The Truth Behind Hazel Eyes


Hazel eyes, one of the more mysterious eye
colors, are as unique as they are beautiful. But what’s the science behind this one-of-a-kind
eye color? Is having hazel eyes common or rare? And why is it that they seem to change color? Here’s the truth about hazel eyes. Whereas people with brown, blue, and green
eyes usually only appear to have one color in their iris, people with hazel eyes have
several. Additionally, having hazel eyes is less about
color and more about how color is distributed within the iris. And that can have some significant variation,
as there’s a lot at play when it comes to how hazel eyes appear. Specifically, the hazel pattern begins with
a ring of color around the pupil, usually brown. Then, as you move away from the pupil and
out toward the rest of the eye, the color will shift into green, sometimes with an additional
ring of amber in between. This burst-like pattern is what makes hazel
eyes distinct from green ones, which don’t have the same kind of color shift and are
monochrome in appearance. That’s not to say that people with different
eye colors can’t have variation in their irises, as they certainly can. But this unique variation is how it works
for the hazel-eyed folks out there. Interestingly enough, as diverse as hazel
eyes appear, there’s actually only one color in the irises of people with hazel eyes, and
that’s brown. That brown color comes from a pigment that’s
called melanin, which is responsible for how dark or light a person’s skin is as well. The more melanin you have in your iris and
your skin, the darker both will appear. That explains a lot. Okay, but if there’s only one color in a hazel
iris, why do we see green, yellow, and sometimes even a hint of blue? You can chalk that up to a phenomenon called
the Tyndall effect, a principle similar to the one that works to make both the ocean
and the sky look blue. Essentially, the way that light is scattered
combined with the amount and placement of melanin determines how hazel eyes appear. So where there’s brown, there’s a lot of melanin. Where there’s yellow and green, there’s less
melanin and light being scattered in combination. And if there’s blue, there’s no pigment at
all, at least not in the front layers of the iris. Fascinating, no? There are plenty of models, musicians, actors,
and actresses with hazel eyes out there, and that’s not surprising. Hazel eyes are, after all unique and multi-faceted,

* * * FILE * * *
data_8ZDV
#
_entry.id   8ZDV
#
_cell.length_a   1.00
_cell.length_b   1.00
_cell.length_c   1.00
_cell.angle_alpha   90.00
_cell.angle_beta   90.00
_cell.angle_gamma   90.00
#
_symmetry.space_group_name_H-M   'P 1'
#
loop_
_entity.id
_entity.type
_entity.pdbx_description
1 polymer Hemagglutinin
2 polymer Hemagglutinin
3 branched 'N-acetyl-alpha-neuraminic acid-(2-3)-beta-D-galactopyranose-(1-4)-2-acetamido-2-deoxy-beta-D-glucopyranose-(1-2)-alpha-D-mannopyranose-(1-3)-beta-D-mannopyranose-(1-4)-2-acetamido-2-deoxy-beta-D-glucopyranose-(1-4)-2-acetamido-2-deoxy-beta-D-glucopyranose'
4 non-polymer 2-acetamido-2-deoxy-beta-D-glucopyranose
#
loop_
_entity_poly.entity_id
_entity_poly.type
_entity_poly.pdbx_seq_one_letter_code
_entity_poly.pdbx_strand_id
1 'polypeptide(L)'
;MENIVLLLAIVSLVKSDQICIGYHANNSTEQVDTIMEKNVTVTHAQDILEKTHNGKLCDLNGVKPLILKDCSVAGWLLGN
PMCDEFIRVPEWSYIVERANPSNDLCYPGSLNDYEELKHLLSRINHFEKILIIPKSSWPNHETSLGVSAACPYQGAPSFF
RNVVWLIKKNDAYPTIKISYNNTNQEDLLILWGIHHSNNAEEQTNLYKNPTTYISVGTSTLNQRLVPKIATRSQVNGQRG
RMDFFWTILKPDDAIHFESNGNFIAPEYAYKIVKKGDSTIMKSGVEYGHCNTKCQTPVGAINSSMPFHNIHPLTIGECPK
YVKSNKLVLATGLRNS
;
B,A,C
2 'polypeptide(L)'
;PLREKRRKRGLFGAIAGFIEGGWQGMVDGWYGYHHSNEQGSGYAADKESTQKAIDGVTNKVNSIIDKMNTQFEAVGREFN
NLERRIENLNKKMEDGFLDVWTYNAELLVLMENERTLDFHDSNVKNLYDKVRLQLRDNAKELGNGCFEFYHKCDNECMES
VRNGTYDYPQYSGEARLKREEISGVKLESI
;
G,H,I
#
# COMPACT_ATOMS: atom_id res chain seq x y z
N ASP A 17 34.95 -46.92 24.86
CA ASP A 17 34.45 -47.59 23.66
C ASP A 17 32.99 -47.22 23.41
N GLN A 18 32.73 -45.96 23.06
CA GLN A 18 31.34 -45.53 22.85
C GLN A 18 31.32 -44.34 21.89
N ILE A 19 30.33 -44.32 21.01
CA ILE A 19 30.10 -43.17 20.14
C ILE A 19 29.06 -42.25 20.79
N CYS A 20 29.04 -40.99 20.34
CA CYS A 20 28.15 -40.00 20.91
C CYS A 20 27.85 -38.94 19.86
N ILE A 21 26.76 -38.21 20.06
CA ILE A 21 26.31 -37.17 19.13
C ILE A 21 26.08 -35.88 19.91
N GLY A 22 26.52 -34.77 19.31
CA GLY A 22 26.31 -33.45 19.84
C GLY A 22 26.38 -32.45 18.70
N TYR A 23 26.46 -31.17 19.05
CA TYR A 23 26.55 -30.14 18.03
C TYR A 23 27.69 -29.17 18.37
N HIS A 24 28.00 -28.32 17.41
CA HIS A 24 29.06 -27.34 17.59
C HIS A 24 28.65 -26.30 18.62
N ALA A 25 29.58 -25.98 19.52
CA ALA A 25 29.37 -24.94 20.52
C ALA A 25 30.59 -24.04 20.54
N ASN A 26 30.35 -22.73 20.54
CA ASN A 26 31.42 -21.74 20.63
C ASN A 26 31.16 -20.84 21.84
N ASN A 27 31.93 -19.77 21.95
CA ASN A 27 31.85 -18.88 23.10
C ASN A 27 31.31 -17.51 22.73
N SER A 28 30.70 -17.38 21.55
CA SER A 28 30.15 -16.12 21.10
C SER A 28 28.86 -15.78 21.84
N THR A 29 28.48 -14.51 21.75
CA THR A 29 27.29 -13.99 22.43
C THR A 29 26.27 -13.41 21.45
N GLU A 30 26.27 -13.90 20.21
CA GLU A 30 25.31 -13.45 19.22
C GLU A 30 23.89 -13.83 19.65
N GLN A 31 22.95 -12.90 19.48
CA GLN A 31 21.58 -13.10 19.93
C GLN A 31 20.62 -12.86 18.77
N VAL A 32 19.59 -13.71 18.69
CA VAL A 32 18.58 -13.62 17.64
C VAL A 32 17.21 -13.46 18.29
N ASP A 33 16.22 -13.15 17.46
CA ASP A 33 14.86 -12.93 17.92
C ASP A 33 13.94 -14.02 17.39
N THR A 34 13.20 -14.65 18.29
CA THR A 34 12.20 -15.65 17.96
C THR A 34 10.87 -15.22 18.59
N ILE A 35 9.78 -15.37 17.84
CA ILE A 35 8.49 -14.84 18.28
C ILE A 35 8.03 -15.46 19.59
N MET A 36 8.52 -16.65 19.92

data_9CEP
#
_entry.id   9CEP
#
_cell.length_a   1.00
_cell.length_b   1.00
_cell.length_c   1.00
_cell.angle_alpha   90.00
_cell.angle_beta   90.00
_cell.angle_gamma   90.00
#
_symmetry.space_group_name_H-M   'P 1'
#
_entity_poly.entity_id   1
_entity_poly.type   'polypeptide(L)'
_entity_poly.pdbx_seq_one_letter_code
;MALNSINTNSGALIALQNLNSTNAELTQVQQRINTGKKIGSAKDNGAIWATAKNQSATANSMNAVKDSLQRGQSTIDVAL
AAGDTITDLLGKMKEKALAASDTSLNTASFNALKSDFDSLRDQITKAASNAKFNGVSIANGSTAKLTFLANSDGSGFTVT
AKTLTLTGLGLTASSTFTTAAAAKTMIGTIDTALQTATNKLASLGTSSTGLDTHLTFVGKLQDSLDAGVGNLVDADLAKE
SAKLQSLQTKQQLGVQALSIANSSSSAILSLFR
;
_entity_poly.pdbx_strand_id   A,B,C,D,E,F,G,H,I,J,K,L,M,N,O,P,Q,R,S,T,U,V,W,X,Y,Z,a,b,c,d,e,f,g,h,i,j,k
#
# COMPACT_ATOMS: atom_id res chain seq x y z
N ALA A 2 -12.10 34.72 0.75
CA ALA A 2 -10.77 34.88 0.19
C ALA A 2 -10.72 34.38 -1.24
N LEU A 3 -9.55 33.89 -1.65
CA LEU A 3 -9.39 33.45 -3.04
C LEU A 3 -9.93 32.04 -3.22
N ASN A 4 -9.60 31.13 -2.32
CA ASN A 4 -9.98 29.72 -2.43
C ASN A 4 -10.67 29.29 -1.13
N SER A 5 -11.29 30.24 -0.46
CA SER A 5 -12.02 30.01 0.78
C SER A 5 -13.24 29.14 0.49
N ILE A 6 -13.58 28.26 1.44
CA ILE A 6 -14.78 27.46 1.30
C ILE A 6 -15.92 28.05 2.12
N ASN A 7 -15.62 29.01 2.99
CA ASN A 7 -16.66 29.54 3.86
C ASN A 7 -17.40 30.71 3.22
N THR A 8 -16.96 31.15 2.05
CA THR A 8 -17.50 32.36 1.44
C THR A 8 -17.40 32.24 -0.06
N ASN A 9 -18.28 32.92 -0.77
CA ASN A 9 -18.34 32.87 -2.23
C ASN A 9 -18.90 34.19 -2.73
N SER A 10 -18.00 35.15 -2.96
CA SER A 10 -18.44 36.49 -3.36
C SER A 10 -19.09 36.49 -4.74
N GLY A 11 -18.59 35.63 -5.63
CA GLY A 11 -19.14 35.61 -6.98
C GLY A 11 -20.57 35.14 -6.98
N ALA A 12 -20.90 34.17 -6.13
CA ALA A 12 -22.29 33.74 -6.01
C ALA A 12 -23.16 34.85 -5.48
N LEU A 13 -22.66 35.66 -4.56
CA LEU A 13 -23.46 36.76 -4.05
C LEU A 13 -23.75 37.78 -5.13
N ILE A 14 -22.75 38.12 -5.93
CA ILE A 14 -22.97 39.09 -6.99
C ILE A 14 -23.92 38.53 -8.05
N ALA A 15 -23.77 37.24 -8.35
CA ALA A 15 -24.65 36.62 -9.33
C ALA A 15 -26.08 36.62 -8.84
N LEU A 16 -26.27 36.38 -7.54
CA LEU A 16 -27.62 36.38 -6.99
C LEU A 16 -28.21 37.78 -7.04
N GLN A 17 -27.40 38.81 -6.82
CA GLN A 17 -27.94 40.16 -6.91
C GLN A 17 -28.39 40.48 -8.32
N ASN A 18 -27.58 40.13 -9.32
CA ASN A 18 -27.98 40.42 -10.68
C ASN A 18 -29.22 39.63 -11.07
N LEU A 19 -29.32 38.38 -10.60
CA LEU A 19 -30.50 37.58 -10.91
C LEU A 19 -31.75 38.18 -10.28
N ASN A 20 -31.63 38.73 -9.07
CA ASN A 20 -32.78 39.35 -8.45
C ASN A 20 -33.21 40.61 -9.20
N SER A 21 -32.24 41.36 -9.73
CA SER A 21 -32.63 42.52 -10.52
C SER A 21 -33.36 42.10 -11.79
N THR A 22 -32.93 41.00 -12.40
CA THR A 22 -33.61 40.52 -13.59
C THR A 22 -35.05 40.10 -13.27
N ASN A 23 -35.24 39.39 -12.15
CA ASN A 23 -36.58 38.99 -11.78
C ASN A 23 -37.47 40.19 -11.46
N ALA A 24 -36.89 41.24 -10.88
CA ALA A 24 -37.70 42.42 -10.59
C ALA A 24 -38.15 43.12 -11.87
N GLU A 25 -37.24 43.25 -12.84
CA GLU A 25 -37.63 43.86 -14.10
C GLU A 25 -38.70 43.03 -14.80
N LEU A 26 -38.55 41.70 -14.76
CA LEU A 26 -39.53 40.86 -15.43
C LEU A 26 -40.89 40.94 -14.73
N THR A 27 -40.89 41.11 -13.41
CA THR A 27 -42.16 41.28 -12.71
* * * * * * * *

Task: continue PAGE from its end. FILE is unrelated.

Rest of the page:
especially in their more rare expressions. But the reality is that hazel eyes are over-represented
in the media, as not many people are lucky enough to have this distinct phenotype. In fact, scientists estimate that only five
percent of the world’s population has hazel peepers. That’s in comparison to the 79 percent of
people on earth who have brown eyes, dwarfing every other eye color with its dominance. And in addition to that, eight to ten percent
of the world’s population have blue eyes, most of them living in various European countries
like Finland, Estonia, Ireland, and Scotland. So hazel-eyed folks, celebrate yourselves! You’re a rare bird, indeed. Despite the fact that having hazel eyes is
not very common, there are several other eye colors that are far more rare. Given how complex and complicated genetics
can be, that’s not exactly a shock, though it certainly is an intriguing factoid you
should feel free to pull out at parties. “Question: What kind of bear is best?” “That’s a ridiculous question.” “False. Black bear.” To start, roughly the same percentage of the
world’s population have amber eyes, five percent, thanks to lipochrome, a yellow pigment that
makes the iris look yellow or coppery. However, this is more common in animals like
dogs, cats, fish, and birds than it is in humans. After that, folks with green eyes clock in
at two percent, thanks to lipochrome, low melanin levels, and the way light scatters
in the eye. Finally, there are three eye colors that are
so rare that less than one percent of the population has them: gray eyes, red, and violet
eyes, which are often only in people with a severe form of albinism, and heterochromia,
which means a person has two different-colored eyes. Truly those are one in a million. You’ve probably noticed that often, hazel
eyes appear to change color. That’s certainly the case with Tyra Banks,
for example, whose eyes can appear super green in some pictures, while they sometimes look
more yellow and brown in others. The same is true for Jada Pinkett Smith, who
passed on her riveting hazel peepers to her daughter, Willow Smith. Of course, science has a reason for that. Hazel eyes change color based on environmental
factors such as the color of objects in a room and the amount and type of light that
is filtering into the iris. Additionally, the color shift is also dependent
on how much melanin is in the iris. So if a person with hazel eyes with minimal
melanin in their eye is wearing a green dress, their eyes will appear greener. And if a hazel-eyed person with a lot of melanin
in their eye is wearing a brown dress, their eyes will look more brown. Boom, mystery solved! In elementary school, middle school, or high
school, chances are you were taught that eye color is dependent on dominant and recessive
genes, and were forced to diagram a bunch of Punnett Squares to prove it. It followed, then, that brown eye color is
dominant over all other eye colors, including hazel. So according to that model of genetic determination,
blue-eyed parents couldn’t have brown-eyed offspring, and brown-eyed parents could only
have blue-eyed, green-eyed, or hazel-eyed offspring if they both carried the recessive
gene for those eye colors. But as it turns out, that model was way over-simplified
in some ways and totally wrong in others. The newer, more accurate genetic research
that’s available about how we get eye color shows that there are 16 genes in play that
make this determination. That means that eye color isn’t determined
by a simple recessive or dominant gene; rather, it’s reliant upon variations of several genes
and how they interact with one another. That’s why it’s possible for blue-eyed parents
to have children with hazel eyes. It’s all in the genes! “Sometimes I feel like I have comedy in my
genes, along with brown eyes, soft teeth, and weak joints.” Although having hazel eyes is a beautiful
thing, there are some things that come with this phenotype that aren’t quite as lovely. For example, brown-eyed and hazel-eyed women